2. Conserve — The best way that individuals can help on a daily basis is to conserve, in general. Use less utilities (turn off your lights, turn down your heat), recycle your recyclables, carpool to work
  3. Stay involved — This year has shown young people actually can make a difference in elections and in general. This is due to the extreme influence of social media and how it connects people online and throughout the world. Now use that power to go out and influence individuals and corporations that a green economy will benefit all Americans (and the world).
  4. Consider alternative and renewable energiesBlack silicon or not, photovoltaic (PV) cells are still expensive. However, there are simpler methods, such as corn stoves, which have lower environmental impact and are definitely renewable year after year.
  5. Keep them honest — No matter how good their stump speeches are nor how honest they may seem, absolute power corrupts absolutely. While the checks and balances were put in place by our forefathers to keep our branches of government watching one another, the true power in oversight will come from civilian oversight. This has been further enabled by the internet in recent years and we must insist that our newly elected government officials do not take advantage of their positions for personal or nepotistic gain.
  6. Join the fight — Sure, there will be more political battles, notably with oil barons not wanting to relinquish their grasp on easy profits; but the real battle is with innovation and design challenges. Use online resources to go out and educate yourself on analog electronics. The biggest challenges will be won by the groups with the most resources. If we want a future filled with solar and wind generated power, go out and learn how to make that a reality by studying the basics.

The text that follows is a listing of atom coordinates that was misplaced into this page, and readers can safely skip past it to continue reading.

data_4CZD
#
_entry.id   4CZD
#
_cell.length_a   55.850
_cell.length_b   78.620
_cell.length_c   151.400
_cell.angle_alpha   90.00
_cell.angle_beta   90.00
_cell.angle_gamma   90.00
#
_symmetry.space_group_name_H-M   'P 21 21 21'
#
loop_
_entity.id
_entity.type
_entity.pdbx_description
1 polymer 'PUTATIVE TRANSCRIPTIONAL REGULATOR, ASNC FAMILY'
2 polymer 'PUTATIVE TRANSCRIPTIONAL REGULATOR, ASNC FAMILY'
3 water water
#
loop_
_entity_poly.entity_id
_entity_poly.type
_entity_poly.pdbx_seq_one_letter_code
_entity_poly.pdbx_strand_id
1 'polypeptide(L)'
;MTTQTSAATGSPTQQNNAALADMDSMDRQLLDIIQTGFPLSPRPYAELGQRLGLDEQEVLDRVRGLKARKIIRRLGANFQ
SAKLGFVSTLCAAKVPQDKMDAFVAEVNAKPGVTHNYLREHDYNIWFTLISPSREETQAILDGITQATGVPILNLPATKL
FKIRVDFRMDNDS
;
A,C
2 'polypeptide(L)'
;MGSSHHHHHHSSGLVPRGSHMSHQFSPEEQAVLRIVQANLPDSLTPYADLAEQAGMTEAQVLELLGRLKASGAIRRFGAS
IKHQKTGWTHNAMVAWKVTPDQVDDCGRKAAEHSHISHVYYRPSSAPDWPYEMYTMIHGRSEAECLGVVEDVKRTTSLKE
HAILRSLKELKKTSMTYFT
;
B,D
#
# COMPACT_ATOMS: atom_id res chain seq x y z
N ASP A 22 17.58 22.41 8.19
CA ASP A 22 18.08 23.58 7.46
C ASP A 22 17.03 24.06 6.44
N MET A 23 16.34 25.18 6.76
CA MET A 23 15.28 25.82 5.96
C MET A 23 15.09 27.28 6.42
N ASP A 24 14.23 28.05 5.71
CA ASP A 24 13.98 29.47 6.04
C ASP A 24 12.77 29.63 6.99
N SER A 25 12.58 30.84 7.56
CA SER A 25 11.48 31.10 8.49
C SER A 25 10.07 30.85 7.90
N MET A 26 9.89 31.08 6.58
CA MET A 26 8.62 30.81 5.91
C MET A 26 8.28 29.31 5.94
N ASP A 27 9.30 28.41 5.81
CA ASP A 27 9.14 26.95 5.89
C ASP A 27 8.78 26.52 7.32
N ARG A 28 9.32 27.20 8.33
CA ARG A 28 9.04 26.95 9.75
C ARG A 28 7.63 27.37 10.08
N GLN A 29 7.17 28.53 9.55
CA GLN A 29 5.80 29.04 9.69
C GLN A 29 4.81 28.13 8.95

7. Start something — Been studying this stuff for so long that you think you have a great idea on improving an existing system (the power grid, anyone?) or developing a disruptive renewable energy technology? Go for it. In order for the green revolution to begin, America (and the rest of the world) needs entrepreneurs to step up to the plate and take risks in order to develop these emerging technologies. Do you prefer the less technical side of engineering? Pair up with the entrepreneurs. Technically minded people are just as important to take the time to introduce the new technology to the rest of the world.

Good luck President Obama. You have a huge challenge ahead of you, a huge wreckage behind you and a huge nation standing and waiting for you to wave the green flag. Let’s all try and toe the line as soon as we can.

Analog Electronics Economics Politics Renewable Energy

Barack Obama Further Lays Out Renewable Energy Plan

I take a personal interest in Barack Obama‘s new plan to increase investment in renewable energy technologies, as I think and hope my long-term plan of working on renewable energies will come to fruition.

Skip to 9:38 to hear about his plans for renewable energy